Keynote at the Cassandra Summit outlined features in the 0.7 release of the NoSQL database system, notably support for secondary indexes.
Cassandra Summit attendees came from throughout the United States, as well as from Japan, Switzerland, and Australia, he said.
Cassandra was downloaded 14,000 times during the month of July from its distribution server at the Apache Foundation. Four thousand people a day visit the project.
Cassandra is a member of the growing set of so-called NoSQL systems which are organized, like relational databases, into rows and tables but they dispense with two-phase commits and other transaction guarantees found in relational databases. While handling masses of data on a website efficiently, a NoSQL system tolerates slight delays in updates that would have to occur all at once in a relational system. Thus, it might be possible for two users issuing the same query at the same time to get slightly different answers as Cassandra plays catch-up on data updates.
The NoSQL systems try to build in high reliability for operations on a server cluster by creating copies of data on three different nodes. A piece of hardware can fail and there will still be an original and backup copy. Ellis is working on a Hinted Handoff feature in Cassandra which allows a node to be temporarily absent from a cluster and processing of data to continue anyway. A fourth copy is created, with a thread directed to the missing node that it is to update its data set when it comes back on line. If the node reappears, the fourth copy is deleted and the system proceeds with three copies, as before.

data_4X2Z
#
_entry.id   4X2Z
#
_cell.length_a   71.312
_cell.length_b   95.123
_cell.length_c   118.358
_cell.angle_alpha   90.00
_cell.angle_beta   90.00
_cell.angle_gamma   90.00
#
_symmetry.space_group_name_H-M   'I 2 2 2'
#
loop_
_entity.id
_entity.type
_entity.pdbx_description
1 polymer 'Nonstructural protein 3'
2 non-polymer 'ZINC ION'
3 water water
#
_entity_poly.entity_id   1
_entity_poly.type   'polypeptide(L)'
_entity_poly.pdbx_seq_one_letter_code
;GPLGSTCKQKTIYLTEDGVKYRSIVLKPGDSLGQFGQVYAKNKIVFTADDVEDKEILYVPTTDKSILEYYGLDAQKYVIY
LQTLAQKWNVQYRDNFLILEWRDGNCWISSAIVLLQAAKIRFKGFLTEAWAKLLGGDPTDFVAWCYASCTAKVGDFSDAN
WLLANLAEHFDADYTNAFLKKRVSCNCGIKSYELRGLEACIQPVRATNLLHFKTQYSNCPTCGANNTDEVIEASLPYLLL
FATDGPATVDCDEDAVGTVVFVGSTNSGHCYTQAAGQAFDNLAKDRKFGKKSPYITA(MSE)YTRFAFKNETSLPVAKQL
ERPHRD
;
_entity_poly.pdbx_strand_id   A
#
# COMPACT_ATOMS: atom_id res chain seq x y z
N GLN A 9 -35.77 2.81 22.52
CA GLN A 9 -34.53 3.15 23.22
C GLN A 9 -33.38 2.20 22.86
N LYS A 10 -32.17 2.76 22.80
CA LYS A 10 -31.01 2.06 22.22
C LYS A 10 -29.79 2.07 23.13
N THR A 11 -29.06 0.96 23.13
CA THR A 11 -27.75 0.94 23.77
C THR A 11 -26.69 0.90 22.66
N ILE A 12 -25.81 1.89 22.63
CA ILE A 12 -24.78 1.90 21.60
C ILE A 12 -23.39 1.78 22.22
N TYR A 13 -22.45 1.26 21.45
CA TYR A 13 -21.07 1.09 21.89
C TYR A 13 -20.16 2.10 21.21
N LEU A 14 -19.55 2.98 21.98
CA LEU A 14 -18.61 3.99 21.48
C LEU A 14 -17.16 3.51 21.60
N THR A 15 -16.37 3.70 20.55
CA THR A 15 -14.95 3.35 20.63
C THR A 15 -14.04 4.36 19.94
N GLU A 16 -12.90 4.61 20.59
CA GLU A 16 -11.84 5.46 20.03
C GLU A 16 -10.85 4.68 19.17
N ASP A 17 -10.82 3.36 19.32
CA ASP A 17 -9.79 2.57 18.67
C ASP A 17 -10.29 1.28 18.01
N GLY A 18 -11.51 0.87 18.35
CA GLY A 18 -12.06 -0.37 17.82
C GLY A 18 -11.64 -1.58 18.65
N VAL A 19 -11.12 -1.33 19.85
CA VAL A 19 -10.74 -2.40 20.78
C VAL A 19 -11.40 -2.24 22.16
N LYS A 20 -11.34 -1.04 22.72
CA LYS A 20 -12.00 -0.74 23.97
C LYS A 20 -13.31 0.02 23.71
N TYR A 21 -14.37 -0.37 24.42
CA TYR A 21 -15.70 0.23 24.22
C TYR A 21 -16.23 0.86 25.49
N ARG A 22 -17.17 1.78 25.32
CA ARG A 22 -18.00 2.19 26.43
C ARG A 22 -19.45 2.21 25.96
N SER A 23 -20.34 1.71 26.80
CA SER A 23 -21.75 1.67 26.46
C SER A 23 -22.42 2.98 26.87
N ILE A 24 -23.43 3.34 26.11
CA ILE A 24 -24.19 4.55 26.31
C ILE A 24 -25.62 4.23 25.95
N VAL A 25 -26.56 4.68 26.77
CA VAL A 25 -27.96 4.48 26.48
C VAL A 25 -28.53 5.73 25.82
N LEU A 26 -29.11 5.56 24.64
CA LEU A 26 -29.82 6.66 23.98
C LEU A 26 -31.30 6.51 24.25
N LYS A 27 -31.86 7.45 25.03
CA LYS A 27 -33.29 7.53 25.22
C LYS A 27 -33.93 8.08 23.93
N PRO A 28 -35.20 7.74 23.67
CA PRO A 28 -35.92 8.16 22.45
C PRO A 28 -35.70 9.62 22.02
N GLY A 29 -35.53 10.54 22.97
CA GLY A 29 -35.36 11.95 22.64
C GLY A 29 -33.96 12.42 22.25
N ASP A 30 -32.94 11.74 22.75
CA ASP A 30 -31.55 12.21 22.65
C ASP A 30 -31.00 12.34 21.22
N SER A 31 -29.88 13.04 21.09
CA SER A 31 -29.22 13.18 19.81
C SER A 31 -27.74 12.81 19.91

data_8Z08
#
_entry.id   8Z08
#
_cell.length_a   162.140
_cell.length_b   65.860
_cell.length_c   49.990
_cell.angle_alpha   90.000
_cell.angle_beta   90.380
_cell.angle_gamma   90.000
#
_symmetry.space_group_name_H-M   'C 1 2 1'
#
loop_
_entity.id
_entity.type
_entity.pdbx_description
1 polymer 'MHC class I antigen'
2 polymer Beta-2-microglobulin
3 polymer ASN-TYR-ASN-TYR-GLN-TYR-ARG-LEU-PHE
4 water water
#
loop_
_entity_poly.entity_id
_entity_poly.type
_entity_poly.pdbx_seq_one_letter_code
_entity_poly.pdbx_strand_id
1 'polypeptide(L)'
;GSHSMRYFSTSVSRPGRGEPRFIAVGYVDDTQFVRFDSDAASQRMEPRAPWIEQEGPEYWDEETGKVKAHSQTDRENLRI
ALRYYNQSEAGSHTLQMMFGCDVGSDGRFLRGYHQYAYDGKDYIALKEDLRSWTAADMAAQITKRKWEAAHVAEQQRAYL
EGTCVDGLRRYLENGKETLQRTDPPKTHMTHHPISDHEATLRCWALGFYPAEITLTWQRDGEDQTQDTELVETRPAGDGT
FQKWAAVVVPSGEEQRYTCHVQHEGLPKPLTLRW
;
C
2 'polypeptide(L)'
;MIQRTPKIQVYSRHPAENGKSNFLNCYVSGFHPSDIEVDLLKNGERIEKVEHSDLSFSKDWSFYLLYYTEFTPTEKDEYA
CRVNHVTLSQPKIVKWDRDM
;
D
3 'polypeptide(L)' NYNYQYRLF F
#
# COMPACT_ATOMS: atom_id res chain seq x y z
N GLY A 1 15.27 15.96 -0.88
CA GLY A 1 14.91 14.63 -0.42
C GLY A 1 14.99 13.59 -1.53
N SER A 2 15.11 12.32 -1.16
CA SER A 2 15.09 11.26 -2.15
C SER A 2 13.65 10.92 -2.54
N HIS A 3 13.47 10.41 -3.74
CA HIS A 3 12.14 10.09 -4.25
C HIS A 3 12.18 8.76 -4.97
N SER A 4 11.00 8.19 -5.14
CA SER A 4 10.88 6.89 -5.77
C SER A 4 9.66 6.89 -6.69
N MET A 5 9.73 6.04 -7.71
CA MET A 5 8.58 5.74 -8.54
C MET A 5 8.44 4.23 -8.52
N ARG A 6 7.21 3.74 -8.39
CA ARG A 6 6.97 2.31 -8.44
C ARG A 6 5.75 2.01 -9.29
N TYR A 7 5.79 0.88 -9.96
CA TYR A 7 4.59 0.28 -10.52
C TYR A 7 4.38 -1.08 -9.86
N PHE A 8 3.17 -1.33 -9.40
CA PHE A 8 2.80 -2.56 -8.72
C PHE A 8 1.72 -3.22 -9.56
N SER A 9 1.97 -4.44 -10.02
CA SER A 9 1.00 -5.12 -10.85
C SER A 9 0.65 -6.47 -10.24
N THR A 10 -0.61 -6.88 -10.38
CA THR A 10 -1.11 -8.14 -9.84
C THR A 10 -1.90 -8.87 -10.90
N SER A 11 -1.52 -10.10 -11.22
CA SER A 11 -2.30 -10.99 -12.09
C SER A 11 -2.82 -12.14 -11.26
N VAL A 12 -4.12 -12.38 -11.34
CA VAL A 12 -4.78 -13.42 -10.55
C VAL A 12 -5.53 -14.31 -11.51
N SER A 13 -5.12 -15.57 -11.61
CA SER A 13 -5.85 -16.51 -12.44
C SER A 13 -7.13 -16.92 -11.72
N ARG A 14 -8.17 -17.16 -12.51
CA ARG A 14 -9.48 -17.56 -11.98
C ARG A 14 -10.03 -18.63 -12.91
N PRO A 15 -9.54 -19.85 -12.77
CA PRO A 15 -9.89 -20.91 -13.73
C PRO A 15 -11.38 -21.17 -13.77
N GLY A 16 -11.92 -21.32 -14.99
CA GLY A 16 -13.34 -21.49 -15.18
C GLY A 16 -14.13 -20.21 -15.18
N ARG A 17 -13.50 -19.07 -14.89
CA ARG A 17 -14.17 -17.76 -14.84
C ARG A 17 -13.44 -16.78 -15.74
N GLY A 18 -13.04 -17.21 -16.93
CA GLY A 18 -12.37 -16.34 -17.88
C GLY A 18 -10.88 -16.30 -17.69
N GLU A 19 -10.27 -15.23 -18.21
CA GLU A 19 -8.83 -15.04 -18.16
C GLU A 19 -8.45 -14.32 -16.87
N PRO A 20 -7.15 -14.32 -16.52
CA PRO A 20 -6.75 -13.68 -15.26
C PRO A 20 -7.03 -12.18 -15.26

"The discussion was pretty technical," said Ellis in a follow-up e-mail message, "but so was the audience."
He said the beta release of Cassandra 0.7 will be tested by users for a month and then, with revisions, become the final release. The target date for Cassandra 1.0 is still undecided, he added.
In Boebel's introduction, he said Ellis organized the original Cassandra project while at Rackspace and built the community around it. When Ellis and fellow Rackspace employee Matt Pfeil left the company to found Riptano, a Cassandra support firm, Rackspace backed the move by investing in the new venture. Riptano supplies consulting and technical support for Cassandra. Ellis is CTO and Pfeil is CEO of Riptano.
"Riptano is doing very well -- we're up to 11 employees now, mostly engineers. So far we've basically been riding the coattails of Cassandra's success," said Ellis.
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